Mr. Inslee has, surprisingly, received some criticism on environmental and environmental justice issues. Not that is record is particularly bad, but he has not been very effective in environmental leadership in his home state, and has been slow to oppose, or actually supportive of, a few industrial projects that environmentalists oppose. He has been slow to the table on environmental justice particularly. He does tend to come around, and appears to be learning from his mistakes, but the fact that he’s following, not leading, is puzzling.

His climate plan, though, does have a few interesting features. For example, the plan devotes a lot of attention to immigration and to foreign policy, on the understanding that climate change will increase the flow of refugees and put more countries at risk for destabilization. And the climate plan has a sister-plan focused on economics that includes a “green G.I. Bill” aimed at helping fossil-fuel industry workers transition to other industries. Mr. Inslee is using climate as an organizing principle to approach foreign policy, economic policy, and economic justice (and, I’m guessing, other issues). It’s a smart, deeply reality-based approach–whatever his shortcomings, Mr. Inslee is paying attention. His interest in climate is no mere political window-dressing, but the real deal.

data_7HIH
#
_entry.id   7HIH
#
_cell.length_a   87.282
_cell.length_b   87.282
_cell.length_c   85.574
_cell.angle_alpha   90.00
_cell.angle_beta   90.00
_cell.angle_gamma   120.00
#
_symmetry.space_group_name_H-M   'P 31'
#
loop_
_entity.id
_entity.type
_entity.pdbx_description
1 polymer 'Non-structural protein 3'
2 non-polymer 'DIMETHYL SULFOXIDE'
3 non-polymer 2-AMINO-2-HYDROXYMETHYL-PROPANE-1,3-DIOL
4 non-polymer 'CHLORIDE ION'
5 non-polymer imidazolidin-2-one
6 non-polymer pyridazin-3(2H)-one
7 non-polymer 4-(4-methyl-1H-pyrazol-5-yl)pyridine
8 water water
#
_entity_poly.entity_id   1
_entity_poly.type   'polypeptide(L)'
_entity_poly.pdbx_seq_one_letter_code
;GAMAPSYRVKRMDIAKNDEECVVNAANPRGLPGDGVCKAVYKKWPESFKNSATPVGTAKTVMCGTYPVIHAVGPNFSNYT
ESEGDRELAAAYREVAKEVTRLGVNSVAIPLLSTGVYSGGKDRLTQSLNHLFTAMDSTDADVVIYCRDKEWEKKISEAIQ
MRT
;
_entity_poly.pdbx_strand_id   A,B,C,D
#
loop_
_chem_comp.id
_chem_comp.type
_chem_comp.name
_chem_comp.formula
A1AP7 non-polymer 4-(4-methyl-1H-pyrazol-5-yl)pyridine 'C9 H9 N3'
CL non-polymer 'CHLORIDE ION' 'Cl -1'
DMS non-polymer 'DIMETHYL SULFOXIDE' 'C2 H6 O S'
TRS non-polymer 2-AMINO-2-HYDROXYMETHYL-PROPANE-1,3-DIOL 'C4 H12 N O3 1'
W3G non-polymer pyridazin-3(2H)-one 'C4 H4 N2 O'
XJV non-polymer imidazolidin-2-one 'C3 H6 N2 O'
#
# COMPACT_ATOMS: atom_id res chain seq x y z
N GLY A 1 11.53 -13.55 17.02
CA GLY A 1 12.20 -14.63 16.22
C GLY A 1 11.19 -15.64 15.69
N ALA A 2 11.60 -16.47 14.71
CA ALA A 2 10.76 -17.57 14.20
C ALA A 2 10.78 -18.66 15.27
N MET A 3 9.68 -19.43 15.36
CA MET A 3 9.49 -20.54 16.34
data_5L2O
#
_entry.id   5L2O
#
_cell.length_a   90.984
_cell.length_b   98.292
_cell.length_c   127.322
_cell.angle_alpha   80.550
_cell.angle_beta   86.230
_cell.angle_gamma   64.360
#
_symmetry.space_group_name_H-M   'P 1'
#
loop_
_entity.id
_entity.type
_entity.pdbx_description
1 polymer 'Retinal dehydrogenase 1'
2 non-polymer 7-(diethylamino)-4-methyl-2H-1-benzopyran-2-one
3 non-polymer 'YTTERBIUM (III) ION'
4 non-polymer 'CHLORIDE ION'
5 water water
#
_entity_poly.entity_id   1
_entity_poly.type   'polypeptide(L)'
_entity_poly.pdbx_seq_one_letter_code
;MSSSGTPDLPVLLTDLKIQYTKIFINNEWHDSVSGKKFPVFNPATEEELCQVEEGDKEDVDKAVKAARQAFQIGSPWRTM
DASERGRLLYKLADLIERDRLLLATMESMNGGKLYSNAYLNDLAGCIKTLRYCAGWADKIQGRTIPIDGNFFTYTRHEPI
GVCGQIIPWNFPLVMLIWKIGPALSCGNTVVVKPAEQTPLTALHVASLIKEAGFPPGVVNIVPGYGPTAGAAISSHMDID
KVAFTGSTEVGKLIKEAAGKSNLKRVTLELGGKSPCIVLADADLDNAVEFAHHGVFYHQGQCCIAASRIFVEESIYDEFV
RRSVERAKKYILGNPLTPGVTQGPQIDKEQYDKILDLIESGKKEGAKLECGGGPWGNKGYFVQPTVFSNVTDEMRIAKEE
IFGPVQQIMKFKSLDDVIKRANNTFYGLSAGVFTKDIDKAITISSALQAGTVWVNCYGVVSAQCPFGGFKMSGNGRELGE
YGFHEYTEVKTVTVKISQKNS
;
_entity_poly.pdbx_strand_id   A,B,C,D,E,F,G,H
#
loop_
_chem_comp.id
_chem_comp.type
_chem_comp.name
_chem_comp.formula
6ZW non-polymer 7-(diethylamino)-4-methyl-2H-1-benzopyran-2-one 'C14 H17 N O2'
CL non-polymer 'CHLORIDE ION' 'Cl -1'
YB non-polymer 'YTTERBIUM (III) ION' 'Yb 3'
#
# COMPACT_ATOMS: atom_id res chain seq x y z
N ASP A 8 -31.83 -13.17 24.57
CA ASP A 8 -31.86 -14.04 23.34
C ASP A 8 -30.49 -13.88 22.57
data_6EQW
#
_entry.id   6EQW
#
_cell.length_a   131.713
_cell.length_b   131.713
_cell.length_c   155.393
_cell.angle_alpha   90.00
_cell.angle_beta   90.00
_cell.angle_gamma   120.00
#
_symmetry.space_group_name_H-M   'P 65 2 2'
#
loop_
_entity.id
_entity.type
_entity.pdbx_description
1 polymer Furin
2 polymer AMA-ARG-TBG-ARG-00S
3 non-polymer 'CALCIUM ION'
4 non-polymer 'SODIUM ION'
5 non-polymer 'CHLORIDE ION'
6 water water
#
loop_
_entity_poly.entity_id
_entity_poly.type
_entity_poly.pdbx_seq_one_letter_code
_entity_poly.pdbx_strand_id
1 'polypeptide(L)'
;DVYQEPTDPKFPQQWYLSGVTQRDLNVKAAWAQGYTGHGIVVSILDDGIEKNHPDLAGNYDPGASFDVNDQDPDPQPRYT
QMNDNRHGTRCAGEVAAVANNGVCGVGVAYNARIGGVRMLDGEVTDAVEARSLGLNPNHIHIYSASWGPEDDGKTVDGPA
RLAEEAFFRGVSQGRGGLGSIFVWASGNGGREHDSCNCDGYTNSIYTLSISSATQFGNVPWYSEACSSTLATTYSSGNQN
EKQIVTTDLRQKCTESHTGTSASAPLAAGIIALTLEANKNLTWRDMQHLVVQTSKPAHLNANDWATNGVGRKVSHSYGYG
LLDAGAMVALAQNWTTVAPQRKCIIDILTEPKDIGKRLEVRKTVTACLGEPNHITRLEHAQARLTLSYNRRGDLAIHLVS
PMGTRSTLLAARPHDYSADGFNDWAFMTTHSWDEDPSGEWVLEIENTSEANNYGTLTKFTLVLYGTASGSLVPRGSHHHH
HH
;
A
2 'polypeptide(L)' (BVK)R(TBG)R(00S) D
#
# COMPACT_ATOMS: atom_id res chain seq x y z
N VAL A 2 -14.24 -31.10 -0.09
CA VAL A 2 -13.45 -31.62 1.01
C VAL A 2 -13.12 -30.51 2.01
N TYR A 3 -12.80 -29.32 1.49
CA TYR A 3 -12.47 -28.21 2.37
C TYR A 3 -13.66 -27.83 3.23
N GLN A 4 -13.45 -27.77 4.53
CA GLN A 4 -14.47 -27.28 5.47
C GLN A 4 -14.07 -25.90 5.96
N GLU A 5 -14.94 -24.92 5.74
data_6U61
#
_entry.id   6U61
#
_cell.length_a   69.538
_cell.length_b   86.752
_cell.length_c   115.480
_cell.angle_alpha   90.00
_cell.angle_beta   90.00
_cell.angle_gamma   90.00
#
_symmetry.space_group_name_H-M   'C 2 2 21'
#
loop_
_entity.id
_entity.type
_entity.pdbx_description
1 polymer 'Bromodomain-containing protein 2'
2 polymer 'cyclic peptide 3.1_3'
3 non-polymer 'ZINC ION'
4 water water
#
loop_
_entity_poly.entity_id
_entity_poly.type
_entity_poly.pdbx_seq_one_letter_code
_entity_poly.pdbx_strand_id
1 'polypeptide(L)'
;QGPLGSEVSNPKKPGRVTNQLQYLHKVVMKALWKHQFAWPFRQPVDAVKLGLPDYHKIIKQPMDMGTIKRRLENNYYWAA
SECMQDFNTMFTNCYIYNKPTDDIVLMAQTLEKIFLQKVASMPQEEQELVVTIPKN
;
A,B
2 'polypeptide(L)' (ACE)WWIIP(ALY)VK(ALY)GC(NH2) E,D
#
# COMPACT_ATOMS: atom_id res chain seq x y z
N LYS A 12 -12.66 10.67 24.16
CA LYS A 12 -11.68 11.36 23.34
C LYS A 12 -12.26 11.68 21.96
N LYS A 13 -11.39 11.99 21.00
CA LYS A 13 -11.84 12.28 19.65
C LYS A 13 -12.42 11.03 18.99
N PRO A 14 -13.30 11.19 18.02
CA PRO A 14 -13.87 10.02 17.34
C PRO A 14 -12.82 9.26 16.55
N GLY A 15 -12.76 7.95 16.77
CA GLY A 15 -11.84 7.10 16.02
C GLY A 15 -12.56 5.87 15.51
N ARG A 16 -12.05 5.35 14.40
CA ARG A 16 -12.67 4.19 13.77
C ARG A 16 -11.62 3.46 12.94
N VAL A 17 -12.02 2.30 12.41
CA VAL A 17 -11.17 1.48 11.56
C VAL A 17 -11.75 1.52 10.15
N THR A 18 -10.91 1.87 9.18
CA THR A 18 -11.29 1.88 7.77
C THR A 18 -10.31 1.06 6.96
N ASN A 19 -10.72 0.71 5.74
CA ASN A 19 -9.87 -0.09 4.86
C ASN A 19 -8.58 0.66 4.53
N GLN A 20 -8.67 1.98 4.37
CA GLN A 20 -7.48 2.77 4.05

Significantly, Rep. Alexandria Ocasio-Cortez has endorsed Mr. Inslee’s plan among all those as yet proposed by presidential hopefuls.

Tulsi Gabbard

Tulsi Gabbard is a current House of Representatives member from Hawaii, the first Hindu Congressmember, and a military veteran–she also grew up as an avid surfer. According to her own campaign materials, concern for the environment is what got her into politics to begin with. Her lifetime score with the League of Conservation Voters is an impressive 96%.

She has not endorsed the Green New Deal, saying it is too vague (although the GND is not a policy proposal but rather a proposed commitment to develop policy. It’s supposed to be vague), and has not–as far as I can gather–released her own climate plan yet. She does talk about the importance of climate action often. She has also proposed an ambitious House bill aimed at reducing emissions from both transportation and electricity generation.

She is definitely on the right side of the issue, but it’s not clear how she would use the office of the presidency to help.

Kirsten Gillibrand